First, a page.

I heard this on this past Saturday's edition of "Wait, Wait, Don't Tell Me!" (it's Limerick Challenge #3, which you can see and hear here) - the mystery of why drunks shout "Freebird!" at concerts gets probed by the Wall Street Journal.
"It's just the most astonishing phenomenon," says Mike Doughty, the former front man of the "deep slacker jazz" band Soul Coughing, adding that "these kids, they can't be listening to Lynyrd Skynyrd."
Yelling "Freebird!" has been a rock clichι for years, guaranteed to elicit laughs from drunks and scorn from music fans who have long since tired of the joke. And it has spread beyond music, prompting the Chicago White Sox organist to add the song to her repertoire and inspiring a greeting card in which a drunk holding a lighter hollers "Freebird!" at wedding musicians.
Bands mostly just ignore the taunt. But one common retort is: "I've got your 'free bird' right here." That's accompanied by a middle finger. It's a strategy Dash Rip Rock's former bassist Ned Hickel used. According to fans' accounts of shows, so have Jewel and Hot Tuna's Jack Casady. Jewel declines to comment. Casady says that's "usually not my response to those kind of things."
Others have offered more than the bird. On a recent live album, Modest Mouse's Isaac Brock declares that "if this were the Make-a-Wish Foundation, and you were going to die in 20 minutes just long enough to play 'Freebird' we still wouldn't play it."
How did this strange ritual begin? "Freebird" is hardly obscure it's a radio staple consistently voted one of rock's greatest songs. One version and an important piece of the explanation anchors Skynyrd's 1976 live album "One More From the Road."
On the record, singer Ronnie Van Zant, who was killed along with two other bandmates in a 1977 plane crash, asks the crowd, "What song is it you want to hear?" That unleashes a deafening call for "Freebird," and Skynyrd obliges with a 14-minute rendition.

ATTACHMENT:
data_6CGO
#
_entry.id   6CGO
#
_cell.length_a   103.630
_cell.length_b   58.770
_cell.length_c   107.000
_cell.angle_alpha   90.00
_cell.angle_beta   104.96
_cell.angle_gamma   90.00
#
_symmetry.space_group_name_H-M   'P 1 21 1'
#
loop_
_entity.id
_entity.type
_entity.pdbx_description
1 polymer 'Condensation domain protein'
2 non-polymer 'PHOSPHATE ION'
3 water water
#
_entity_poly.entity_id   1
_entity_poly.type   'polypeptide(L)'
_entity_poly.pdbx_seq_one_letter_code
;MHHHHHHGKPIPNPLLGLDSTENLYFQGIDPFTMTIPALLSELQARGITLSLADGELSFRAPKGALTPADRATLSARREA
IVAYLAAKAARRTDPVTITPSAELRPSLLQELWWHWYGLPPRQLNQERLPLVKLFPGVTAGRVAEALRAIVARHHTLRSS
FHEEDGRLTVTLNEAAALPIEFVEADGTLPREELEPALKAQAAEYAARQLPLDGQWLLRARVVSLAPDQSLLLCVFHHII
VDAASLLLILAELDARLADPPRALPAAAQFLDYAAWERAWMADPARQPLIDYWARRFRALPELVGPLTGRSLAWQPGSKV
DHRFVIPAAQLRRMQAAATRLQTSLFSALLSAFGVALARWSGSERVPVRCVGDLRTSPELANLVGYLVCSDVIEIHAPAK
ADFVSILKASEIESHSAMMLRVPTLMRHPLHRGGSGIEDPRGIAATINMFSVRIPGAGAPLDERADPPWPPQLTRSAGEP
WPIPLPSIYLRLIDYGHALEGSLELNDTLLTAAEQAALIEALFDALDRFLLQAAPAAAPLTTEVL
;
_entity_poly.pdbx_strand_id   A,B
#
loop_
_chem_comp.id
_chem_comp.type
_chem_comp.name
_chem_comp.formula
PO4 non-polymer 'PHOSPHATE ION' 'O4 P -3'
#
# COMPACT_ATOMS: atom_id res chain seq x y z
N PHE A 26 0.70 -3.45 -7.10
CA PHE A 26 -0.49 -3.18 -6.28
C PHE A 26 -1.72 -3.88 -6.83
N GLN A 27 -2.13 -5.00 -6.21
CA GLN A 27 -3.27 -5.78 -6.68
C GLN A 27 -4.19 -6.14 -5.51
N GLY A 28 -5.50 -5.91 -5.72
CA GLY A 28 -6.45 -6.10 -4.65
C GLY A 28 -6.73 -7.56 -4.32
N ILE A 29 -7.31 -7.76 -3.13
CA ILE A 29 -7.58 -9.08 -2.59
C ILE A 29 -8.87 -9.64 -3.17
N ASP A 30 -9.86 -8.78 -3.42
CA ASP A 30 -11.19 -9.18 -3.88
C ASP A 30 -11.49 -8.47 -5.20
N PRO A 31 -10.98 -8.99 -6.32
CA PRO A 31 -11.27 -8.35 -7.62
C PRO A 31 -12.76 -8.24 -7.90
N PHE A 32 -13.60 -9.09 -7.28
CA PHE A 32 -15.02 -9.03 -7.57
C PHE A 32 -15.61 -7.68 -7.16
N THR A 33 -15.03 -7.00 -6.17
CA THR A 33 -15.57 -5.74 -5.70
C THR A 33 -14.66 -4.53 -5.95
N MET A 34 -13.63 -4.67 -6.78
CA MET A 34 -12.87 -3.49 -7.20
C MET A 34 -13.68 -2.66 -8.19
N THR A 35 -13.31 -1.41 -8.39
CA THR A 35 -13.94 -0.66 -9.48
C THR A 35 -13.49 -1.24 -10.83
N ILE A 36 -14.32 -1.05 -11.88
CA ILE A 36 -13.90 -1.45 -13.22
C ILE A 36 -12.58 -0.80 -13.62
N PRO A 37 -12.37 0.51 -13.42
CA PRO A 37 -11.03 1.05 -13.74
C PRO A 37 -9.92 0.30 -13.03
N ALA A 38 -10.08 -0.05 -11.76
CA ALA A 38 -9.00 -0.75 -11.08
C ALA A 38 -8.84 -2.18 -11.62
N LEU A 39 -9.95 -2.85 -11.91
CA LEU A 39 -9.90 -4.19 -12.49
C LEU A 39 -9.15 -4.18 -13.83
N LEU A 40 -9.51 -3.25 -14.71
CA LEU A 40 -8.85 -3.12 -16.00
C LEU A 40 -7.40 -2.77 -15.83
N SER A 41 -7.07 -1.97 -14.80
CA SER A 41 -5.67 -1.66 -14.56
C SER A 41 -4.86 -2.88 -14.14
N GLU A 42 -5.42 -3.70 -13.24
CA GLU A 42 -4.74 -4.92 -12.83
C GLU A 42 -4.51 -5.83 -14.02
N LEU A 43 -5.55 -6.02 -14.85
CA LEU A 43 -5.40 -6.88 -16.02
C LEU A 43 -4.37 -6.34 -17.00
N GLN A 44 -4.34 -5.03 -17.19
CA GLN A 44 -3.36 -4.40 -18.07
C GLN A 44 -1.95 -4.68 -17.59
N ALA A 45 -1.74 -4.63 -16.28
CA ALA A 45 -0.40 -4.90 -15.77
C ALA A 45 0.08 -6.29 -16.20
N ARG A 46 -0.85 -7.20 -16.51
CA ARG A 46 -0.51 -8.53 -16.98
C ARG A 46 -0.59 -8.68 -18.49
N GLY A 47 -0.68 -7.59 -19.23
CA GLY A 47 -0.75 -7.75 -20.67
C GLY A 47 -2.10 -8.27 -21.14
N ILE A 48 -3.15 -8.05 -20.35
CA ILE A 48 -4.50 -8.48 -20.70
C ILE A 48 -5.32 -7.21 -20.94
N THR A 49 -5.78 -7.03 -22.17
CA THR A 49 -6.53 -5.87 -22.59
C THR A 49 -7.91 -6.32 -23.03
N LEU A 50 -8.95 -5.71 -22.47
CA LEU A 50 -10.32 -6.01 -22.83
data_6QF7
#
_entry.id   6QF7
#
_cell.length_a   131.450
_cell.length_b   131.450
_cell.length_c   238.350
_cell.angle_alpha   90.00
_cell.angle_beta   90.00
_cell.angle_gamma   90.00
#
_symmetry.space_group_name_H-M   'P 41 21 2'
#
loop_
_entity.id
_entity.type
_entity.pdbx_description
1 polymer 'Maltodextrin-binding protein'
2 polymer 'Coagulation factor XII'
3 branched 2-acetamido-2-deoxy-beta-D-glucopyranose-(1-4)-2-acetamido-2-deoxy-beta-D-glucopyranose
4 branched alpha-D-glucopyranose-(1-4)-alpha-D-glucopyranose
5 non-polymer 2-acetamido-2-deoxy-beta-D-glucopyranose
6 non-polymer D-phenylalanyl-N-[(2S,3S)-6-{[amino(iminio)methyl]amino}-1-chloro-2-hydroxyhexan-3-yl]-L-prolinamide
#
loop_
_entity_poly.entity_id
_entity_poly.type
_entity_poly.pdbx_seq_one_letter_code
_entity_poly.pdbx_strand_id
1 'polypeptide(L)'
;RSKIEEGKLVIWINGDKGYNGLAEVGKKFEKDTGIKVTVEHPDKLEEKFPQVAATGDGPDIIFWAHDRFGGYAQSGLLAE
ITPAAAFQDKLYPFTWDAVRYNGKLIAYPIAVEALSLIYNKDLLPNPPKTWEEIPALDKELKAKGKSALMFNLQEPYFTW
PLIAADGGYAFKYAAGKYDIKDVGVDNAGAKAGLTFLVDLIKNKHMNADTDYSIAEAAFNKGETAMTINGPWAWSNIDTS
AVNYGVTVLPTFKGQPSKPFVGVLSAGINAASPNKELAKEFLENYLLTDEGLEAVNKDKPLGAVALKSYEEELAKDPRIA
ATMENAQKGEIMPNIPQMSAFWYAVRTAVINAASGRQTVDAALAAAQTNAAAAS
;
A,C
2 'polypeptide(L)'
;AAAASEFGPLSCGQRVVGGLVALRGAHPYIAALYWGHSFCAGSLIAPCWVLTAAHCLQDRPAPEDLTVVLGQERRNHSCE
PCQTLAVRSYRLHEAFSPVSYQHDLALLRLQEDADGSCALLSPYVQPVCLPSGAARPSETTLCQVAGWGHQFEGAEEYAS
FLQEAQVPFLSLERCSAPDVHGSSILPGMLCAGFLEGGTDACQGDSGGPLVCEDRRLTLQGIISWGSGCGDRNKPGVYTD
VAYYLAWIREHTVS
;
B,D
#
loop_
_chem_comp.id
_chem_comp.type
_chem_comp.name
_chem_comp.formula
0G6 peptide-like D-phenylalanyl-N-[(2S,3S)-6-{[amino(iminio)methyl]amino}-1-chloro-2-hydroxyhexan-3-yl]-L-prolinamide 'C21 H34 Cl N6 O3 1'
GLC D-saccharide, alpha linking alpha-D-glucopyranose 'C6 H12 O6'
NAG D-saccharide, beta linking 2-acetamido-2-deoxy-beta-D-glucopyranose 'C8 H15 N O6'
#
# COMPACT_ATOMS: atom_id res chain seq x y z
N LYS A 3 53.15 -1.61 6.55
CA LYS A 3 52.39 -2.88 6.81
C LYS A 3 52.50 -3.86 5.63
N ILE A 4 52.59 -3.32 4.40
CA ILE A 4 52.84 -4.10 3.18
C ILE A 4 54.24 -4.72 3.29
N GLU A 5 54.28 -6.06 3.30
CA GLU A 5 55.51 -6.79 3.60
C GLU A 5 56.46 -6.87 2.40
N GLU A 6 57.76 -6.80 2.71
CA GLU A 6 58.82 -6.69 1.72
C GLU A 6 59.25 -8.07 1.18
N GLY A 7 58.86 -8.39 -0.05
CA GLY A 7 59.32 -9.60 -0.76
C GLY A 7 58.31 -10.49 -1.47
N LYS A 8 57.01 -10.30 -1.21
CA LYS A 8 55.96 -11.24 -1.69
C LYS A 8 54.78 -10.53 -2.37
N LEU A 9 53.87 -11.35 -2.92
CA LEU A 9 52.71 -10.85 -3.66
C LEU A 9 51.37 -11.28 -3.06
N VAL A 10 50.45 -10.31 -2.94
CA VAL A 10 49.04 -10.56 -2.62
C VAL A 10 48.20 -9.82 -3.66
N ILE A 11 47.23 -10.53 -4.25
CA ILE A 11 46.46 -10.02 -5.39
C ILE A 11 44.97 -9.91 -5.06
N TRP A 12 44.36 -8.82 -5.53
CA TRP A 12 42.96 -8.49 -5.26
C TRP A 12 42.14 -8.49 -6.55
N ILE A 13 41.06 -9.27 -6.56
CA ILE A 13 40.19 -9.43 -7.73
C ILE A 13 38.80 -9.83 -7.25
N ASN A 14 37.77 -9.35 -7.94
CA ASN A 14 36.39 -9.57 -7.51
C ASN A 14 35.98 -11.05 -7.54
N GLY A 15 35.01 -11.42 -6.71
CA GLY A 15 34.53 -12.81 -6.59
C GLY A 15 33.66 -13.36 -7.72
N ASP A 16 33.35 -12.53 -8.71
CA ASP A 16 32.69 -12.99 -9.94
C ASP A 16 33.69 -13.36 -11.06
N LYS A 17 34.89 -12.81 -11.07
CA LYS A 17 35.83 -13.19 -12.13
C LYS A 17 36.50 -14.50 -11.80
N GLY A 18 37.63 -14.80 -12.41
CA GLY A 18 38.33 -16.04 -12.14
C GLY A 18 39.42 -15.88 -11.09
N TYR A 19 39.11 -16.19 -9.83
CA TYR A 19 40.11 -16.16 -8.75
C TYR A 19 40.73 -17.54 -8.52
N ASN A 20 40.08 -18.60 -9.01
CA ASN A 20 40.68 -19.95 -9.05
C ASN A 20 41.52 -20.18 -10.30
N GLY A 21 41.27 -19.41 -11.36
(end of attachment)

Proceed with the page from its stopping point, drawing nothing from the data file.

To understand the phenomenon, it also helps to be from Chicago. [...] Kevin Matthews is a Chicago radio personality who has exhorted his fans the KevHeads to yell "Freebird" for years, and claims to have originated the tradition in the late 1980s, when he says he hit upon it as a way to torment Florence Henderson of "Brady Bunch" fame, who was giving a concert.
He figured somebody should yell something at her "to break up the monotony." The longtime Skynyrd fan settled on "Freebird," saying the epic song "just popped into my head."
Matthews says the call was heeded, inspiring him to go down the listings of coming area shows, looking for entertainers who deserved a "Freebird" and encouraging the KevHeads to make it happen.
But he bemoans the decline of "Freebird" etiquette. "It was never meant to be yelled at a cool concert it was meant to be yelled at someone really lame," he says. "If you're going to yell 'Freebird,' yell 'Freebird' at a Jim Nabors concert."
It's possible "Freebird" began as a rallying cry for Skynyrd Nation and a sincere request from guitar lovers, was made famous by the live cut, taken up by ironic clubgoers, given new life by Matthews, and eventually lost all meaning and became something people holler when there's a band onstage.
But as with many mysteries, the true origin may be unknowable cold comfort for bands still to be confronted with the inevitable cry from the darkness.
For them, here's a strategy tried by a brave few: Call the audience's bluff. Phish liked to sing it a cappella. The Dandy Warhols play a slowed-down take singer Courtney Taylor-Taylor describes as sung "like T. Rex would if he were on a lot of pills." And Dash Rip Rock has performed the real song in order to surprise fans expecting the parody.
For his part, Doughty suggests that musicians make a pact: Whenever anyone calls for "Freebird," play it in its entirety and if someone calls for it again, play it again.
"That would put a stop to 'Freebird,' I think," he says. "It would be a bad couple of years, but it might be worth it."
So what do the members of Skynyrd think of the tradition? Johnny Van Zant, Ronnie's brother and the band's singer since 1987, says "it's not an insult at all I think it's kind of cool. It's fun, and people are doing it in a fun way. That's what music's supposed to be about."
Besides, Van Zant has a confession: His wife persuaded him to see Cher in Jacksonville a couple of years ago, and he couldn't resist yelling "Freebird!" himself. "My wife is going, 'Stop! Stop!' " he recalls, laughing. "I embarrassed the hell out of her."